Take the 2-minute tour ×
Stack Overflow is a question and answer site for professional and enthusiast programmers. It's 100% free, no registration required.

Is there a way to perform a full text search of a subversion repository, including all the history?

For example, I've written a feature that I used somewhere, but then it wasn't needed, so I svn rm'd the files, but now I need to find it again to use it for something else. The svn log probably says something like "removed unused stuff", and there's loads of checkins like that.

share|improve this question
Apache Subversion 1.8 accepts --search argument for svn log command. See my answer at stackoverflow.com/a/17473516/761095 –  bahrep Jul 4 '13 at 15:06

13 Answers 13

up vote 43 down vote accepted
git svn clone <svn url>
git grep < some regex >
share|improve this answer
Good point. The gitk GUI does this kind of search very well, and it's easy to use the git svn tools to access an svn repository. Admitedly, I've moved entirely to using git since the time I asked this question, so accepting this answer might be a bit specific to me. –  rjmunro Sep 29 '10 at 14:08
If you want to just search the commit messages, use git log --grep regex. –  Limited Atonement Oct 17 '13 at 19:26

If you are running Windows have a look at SvnQuery. It maintains a full text index of local or remote repositories. Every document ever committed to a repository gets indexed. You can do google-like queries from a simple web interface.

share|improve this answer

I'm using a small shellscript, but this only works for a single file. You can ofcourse combine this with find to include more files.

for REV in `svn log $1 | grep ^r[0-9] | awk '{print $1}'`; do 
  svn cat $1 -r $REV | grep -q $2
  if [ $? -eq 0 ]; then 
    echo "$REV"

If you really want to search everything, use the svnadmin dump command and grep through that.

share|improve this answer
+1 for the admin dump pointer. –  akuhn Jan 26 '10 at 10:44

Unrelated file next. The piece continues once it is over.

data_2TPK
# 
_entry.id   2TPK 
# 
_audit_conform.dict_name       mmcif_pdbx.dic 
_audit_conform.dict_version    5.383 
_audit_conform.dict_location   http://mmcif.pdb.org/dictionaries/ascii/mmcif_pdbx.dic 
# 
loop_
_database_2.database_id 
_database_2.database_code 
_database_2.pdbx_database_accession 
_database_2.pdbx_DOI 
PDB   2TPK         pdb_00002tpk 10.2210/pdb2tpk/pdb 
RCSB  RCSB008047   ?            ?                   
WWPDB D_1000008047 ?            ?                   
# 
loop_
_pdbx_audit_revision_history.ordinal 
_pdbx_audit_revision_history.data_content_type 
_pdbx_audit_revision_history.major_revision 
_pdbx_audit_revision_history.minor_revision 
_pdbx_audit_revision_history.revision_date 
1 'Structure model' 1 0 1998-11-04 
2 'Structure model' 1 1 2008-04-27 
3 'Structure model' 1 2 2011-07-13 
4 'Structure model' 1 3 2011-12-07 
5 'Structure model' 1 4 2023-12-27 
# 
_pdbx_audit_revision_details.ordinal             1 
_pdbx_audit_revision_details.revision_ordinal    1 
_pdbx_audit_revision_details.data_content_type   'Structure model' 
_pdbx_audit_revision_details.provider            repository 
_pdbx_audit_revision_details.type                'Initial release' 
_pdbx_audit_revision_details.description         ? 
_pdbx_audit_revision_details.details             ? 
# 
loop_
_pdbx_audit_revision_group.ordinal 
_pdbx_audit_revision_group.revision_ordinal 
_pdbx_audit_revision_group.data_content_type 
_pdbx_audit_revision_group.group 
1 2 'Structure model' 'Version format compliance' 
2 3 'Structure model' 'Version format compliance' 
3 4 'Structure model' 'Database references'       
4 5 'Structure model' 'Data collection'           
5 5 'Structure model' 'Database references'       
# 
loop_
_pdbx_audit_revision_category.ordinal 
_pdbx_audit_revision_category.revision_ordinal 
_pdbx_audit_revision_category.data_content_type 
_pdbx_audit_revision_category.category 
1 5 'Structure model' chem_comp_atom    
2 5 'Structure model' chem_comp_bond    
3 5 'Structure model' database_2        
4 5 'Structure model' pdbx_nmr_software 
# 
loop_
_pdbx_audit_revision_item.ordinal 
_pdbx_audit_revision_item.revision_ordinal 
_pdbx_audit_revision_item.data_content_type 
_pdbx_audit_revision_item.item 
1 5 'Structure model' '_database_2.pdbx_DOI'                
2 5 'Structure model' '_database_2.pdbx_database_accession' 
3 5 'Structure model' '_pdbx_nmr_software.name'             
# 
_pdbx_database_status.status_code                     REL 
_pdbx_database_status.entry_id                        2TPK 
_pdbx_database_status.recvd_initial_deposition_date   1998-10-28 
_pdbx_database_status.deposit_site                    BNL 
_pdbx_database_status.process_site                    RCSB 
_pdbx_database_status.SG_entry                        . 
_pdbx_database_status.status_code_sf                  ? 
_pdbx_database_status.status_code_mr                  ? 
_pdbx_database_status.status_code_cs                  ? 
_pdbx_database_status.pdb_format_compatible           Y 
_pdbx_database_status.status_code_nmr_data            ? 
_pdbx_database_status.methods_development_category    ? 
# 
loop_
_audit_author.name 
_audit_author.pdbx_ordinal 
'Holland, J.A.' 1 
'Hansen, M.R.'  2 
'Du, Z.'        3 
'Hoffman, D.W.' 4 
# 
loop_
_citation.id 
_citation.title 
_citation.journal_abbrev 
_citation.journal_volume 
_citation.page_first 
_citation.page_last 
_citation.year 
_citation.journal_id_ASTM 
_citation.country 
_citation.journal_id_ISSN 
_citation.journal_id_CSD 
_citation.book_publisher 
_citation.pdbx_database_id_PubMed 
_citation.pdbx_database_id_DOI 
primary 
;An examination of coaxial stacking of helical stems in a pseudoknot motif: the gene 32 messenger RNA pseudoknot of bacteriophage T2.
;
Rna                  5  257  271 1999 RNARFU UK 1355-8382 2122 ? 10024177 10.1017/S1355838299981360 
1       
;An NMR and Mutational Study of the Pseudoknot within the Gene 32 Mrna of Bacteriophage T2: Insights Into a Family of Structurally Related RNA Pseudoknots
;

I had to remove the "r" from revisions numbers with: awk '{print substr($1,2,length($1))}' and remove the grep "-q" option, to actually show the matches. –  Hugo Dec 6 '10 at 13:57
strings myDump.txt | grep "turtle fwd 10" –  jedierikb Jul 14 '12 at 2:31
And this is why we embrace git. –  Limited Atonement Oct 17 '13 at 19:27

svn log in Apache Subversion 1.8 supports a new --search option. So you can search Subversion repository history log messages without using 3'rd party tools and scripts.

svn log --search searches in author, date, log message text and list of changed paths.

See Apache Subversion 1.8 Release Notes.

share|improve this answer
Handy, but not full-text search. I'm sticking with the git-svn answer :-) –  rjmunro Jul 4 '13 at 19:10
Not that at the moment svn repos on googlecode are still running on svn 1.6... see: code.google.com/p/support/wiki/…? But, updating your client to 1,8 (and svn upgrade of any checked out repo) will allow you to use svn log --search on the repo... –  Mario Ruggier Aug 15 '14 at 11:05

The best way that I've found to do this is with less:

svn log --verbose | less

Once less comes up with output, you can hit / to search, like VIM.


According to the author, he wants to search more than just the messages and the file names. In which case you will be required to ghetto-hack it together with something like:

svn diff -r0:HEAD | less

You can also substitute grep or something else to do the searching for you. If you want to use this on a sub-directory of the repository, you will need to use svn log to discern the first revision in which that directory existed, and use that revision instead of 0.

share|improve this answer
That's not full text searching, it's searching the logs and filenames. –  rjmunro Sep 7 '08 at 14:09
If that is the case, then you need to use more expressive commit logs. If you want to grep the difference between revisions, that is whole other ball of wax. And I personally do not know a way to do that. –  Jack M. Mar 23 '09 at 18:11